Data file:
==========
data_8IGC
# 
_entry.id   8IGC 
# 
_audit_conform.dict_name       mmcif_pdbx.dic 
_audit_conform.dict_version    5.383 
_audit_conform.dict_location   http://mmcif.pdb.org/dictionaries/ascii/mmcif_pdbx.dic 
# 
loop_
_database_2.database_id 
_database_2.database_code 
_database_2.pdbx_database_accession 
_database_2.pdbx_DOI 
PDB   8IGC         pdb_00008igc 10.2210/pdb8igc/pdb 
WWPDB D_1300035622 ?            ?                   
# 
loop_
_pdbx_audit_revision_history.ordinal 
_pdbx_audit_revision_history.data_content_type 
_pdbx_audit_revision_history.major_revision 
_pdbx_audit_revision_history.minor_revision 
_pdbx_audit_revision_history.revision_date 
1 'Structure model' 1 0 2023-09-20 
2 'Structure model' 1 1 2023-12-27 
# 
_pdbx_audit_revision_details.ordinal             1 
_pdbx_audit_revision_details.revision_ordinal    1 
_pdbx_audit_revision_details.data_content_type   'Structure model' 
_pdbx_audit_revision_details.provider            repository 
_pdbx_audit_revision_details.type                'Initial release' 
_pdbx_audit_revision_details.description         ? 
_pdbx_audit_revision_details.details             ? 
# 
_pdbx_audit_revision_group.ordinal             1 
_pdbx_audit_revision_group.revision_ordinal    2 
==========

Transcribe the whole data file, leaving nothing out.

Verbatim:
data_8IGC
# 
_entry.id   8IGC 
# 
_audit_conform.dict_name       mmcif_pdbx.dic 
_audit_conform.dict_version    5.383 
_audit_conform.dict_location   http://mmcif.pdb.org/dictionaries/ascii/mmcif_pdbx.dic 
# 
loop_
_database_2.database_id 
_database_2.database_code 
_database_2.pdbx_database_accession 
_database_2.pdbx_DOI 
PDB   8IGC         pdb_00008igc 10.2210/pdb8igc/pdb 
WWPDB D_1300035622 ?            ?                   
# 
loop_
_pdbx_audit_revision_history.ordinal 
_pdbx_audit_revision_history.data_content_type 
_pdbx_audit_revision_history.major_revision 
_pdbx_audit_revision_history.minor_revision 
_pdbx_audit_revision_history.revision_date 
1 'Structure model' 1 0 2023-09-20 
2 'Structure model' 1 1 2023-12-27 
# 
_pdbx_audit_revision_details.ordinal             1 
_pdbx_audit_revision_details.revision_ordinal    1 
_pdbx_audit_revision_details.data_content_type   'Structure model' 
_pdbx_audit_revision_details.provider            repository 
_pdbx_audit_revision_details.type                'Initial release' 
_pdbx_audit_revision_details.description         ? 
_pdbx_audit_revision_details.details             ? 
# 
_pdbx_audit_revision_group.ordinal             1 
_pdbx_audit_revision_group.revision_ordinal    2 